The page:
To my friend down the street, I am eternally grateful that you took my kids OVERNIGHT on a school night.  I considered making you a t-shirt that read:  “My friend went to Vegas and all I got were her two lousy kids,” but I wasn’t sure my girls would find that amusing. Since I’ll be footing the bill for their therapy for at least a decade, I’ll have to think of some other way to express my appreciation.

Please excuse my tardiness

If you know me, then you know I am not a terribly punctual person. Never have been. You may have figured that out even if we’ve never met, seeing as today’s post was supposed to go up last Wednesday.

What you may not know is that I have been SERIOUSLY trying to improve my behavior out of respect for you and your valuable time. Sadly, some of you will never believe me. My friend Jessica broke up with me because every time I tried to meet her, my car would not start–for three years. In hindsight, I probably should have made up a few new excuses, because the real reason obviously got old after a while. Mechanics stared at me blankly after starting the car 20 times in a row without incident, and frankly, my husband didn’t believe me, either. When I would call him in frustration, he would say super helpful things such as, “Did you put it in park?” Thankfully, one day when he needed to catch a flight overseas, he suddenly discovered there was an actual problem with the car.  But, by the time he admitted he had installed the car security system improperly, Jess was long gone.

In the hopes of avoiding any such break ups in the future, I have decided to come clean and admit the extent of my struggle. I would also like to solicit your assistance, since my efforts to ameliorate this problem without it have been wildly unsuccessful.

Over the years, my tardiness may have appeared constant, but the underlying causes have shifted dramatically.  Right out of college, I was completely strapped, so most of my scheduling issues were financial.  For example, I probably walked the 60 blocks from my tiny apartment to yours. Luckily, that is entirely possible in New York; it’s just damned slow. I would also stand in line for eons to avoid the ATM withdrawal fees, save up all of my errands for the one day I took the subway, and travel back and forth across Manhattan rather than exit and pay again at Bleeker Street to go uptown. Furthermore, back in the stone age before online banking, I had to balance my checkbook to the penny. Once I started monkeying around with the calculator, I was unable to leave the house until I had resolved the missing 22 cents. It takes a lot of time to be broke.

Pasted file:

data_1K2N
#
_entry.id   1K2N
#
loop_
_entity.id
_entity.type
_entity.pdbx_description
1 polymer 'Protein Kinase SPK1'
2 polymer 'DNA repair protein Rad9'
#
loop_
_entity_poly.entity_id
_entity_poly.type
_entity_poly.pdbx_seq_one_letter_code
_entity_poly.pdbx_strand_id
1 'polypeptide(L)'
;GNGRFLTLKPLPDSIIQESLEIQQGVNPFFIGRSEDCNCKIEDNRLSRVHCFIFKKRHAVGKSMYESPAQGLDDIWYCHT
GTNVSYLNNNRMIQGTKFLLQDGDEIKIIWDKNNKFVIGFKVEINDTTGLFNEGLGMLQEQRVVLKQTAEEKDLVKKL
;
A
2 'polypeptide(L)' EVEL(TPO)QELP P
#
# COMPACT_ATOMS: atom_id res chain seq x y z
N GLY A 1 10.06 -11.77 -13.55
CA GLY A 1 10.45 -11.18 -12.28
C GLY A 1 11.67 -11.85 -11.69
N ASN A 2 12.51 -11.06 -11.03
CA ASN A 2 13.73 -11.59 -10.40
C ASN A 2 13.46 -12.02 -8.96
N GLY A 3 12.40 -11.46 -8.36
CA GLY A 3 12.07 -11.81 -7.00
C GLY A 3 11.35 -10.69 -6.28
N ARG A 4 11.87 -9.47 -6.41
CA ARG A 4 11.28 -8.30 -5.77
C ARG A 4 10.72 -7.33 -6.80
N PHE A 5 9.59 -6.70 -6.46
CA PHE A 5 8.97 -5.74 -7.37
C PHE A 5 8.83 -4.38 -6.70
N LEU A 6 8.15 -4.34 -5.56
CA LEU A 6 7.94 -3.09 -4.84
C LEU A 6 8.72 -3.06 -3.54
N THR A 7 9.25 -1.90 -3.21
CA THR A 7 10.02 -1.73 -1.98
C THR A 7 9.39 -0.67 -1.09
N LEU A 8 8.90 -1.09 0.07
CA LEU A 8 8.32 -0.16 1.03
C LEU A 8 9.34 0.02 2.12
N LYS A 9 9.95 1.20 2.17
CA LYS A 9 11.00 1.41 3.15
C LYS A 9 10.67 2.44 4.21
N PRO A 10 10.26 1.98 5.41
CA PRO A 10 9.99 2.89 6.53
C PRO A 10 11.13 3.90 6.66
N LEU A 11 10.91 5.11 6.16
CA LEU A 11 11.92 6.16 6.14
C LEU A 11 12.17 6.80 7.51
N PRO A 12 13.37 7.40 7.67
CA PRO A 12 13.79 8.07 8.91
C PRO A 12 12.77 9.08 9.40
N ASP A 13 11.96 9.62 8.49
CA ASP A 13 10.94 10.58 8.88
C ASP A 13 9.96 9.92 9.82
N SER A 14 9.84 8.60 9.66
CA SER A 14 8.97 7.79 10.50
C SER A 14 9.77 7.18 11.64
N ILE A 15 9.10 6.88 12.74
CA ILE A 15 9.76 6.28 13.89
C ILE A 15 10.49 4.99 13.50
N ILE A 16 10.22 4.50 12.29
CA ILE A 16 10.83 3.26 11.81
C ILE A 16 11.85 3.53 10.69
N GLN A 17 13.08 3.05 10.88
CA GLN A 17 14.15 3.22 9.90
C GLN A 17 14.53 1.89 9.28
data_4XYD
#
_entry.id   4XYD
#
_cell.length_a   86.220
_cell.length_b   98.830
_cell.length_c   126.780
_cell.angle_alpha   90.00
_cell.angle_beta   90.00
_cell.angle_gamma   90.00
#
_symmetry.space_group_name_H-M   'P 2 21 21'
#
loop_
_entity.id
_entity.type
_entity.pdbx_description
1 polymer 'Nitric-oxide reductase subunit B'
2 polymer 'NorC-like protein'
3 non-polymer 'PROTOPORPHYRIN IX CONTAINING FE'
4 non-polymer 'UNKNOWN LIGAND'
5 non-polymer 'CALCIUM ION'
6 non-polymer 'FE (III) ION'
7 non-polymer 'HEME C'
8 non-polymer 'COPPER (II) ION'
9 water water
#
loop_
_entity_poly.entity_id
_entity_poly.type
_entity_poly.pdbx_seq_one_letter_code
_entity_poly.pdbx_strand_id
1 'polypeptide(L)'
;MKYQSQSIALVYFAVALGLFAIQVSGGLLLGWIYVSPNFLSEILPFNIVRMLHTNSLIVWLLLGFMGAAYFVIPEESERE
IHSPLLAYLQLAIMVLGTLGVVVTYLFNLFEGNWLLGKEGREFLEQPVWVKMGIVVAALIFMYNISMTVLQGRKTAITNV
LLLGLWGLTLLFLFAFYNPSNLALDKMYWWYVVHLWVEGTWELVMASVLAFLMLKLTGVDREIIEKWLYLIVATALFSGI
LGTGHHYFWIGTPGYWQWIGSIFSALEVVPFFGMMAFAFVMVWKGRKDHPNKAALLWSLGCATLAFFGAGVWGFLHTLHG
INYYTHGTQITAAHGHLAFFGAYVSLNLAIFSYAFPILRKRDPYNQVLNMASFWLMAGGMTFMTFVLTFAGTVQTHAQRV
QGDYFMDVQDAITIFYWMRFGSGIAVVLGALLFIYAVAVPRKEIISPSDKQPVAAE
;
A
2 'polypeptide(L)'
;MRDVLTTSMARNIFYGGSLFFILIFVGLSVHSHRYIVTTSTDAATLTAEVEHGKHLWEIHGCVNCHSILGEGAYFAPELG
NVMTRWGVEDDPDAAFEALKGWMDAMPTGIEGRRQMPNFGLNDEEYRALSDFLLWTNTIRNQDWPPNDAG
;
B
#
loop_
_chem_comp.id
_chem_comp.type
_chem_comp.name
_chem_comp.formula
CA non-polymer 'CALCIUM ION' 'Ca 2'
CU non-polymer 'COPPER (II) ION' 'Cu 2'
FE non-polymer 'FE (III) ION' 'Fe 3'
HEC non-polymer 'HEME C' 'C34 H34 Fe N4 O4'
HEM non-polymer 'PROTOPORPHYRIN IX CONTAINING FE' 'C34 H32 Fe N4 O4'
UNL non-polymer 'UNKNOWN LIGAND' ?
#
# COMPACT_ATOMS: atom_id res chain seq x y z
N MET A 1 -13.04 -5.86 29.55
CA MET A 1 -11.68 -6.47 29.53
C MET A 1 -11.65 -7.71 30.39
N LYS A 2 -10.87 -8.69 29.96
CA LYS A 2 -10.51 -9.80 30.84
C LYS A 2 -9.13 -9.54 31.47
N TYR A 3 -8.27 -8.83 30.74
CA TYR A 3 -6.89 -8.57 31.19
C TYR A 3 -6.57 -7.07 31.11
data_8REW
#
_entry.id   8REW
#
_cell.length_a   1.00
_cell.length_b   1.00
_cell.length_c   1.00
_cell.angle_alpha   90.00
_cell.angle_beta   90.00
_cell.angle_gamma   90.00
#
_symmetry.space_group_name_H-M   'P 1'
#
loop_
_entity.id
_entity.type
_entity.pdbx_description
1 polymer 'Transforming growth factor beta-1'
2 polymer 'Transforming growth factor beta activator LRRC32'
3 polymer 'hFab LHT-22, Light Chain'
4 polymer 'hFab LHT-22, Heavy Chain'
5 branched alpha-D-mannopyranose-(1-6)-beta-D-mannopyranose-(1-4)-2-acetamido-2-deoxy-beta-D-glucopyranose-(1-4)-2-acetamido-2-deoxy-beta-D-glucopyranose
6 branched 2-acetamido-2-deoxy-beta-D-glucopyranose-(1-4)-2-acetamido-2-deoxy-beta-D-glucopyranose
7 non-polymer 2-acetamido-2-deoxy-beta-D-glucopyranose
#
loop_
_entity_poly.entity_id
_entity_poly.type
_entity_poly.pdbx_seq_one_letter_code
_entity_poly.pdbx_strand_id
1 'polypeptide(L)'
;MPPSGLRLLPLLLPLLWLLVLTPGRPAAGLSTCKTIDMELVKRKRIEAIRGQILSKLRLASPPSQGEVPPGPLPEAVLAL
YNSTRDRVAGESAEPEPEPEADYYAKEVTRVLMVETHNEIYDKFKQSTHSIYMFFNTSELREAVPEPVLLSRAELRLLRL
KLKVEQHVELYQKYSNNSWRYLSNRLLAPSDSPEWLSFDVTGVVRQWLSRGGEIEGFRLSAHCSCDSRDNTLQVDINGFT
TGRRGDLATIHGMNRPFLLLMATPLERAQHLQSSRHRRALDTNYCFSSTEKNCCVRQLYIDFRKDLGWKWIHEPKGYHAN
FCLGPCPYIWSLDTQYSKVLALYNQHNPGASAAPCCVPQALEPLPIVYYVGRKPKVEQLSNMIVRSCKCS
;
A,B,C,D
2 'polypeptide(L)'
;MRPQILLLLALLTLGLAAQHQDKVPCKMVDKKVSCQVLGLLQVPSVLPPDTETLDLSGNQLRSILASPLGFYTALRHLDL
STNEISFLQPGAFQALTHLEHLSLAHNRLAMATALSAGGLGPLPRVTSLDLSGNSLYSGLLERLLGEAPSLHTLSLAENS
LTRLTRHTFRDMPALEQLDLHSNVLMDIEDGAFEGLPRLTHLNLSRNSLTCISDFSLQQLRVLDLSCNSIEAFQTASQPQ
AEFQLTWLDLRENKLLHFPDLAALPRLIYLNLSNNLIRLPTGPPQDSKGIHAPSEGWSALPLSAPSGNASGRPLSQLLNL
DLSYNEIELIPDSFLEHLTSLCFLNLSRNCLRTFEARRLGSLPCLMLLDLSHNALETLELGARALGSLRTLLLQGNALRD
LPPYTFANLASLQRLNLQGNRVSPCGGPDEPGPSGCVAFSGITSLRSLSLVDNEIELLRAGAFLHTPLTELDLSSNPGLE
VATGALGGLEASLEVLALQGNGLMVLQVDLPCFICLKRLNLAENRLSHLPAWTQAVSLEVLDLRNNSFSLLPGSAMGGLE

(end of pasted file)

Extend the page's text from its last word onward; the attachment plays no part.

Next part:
Then I left New York and moved West.  I got a decent job and managed to start paying off my loans, but my punctuality did not improve whatsoever.  My excuses from that period were mostly ridiculously lame. Let’s just say I wasn’t above a fashion crisis, so this is the era for which I feel the most repentant. Feel free to let me know if I haven’t apologized sufficiently; I’d be more than willing to grovel a little in exchange for any inconvenience I may have caused you.

Once I started having kids, I essentially gave up trying to be timely at all. On a certain level, I no longer felt responsible for my inability to function on a schedule. Babies defy time management.  One typical scenario:  I finally have the baby washed and fed, and a bag packed with:  wallet, keys, two changes of clothes, diapers, wipes, cream, changing pad, plastic bags, snacks, a tiny sweater, a hat, something to chew on, a couple of toys, a book, a sippy cup, extra socks, sunscreen, a burp cloth, and for chrissake, the one cd that will make baby stop crying so I can drive around without going off a bridge.  As I am shoving this mountain of crap into the car, baby has what is affectionately known in parenting circles as a “blow out.” This is when she not only needs a fresh diaper, but a bath and change of clothes; and, if she was tucked under my arm, I do as well.  Particularly big blow outs produce the “Cuba spot,” which is a blast of shit that shoots well out of diaper range–the continental area–to somewhere miles off the coast–like the back of the neck. When you have two kids, you can also have a double blow out, but the second one usually waits until everyone is strapped in and you have already lost your parking space.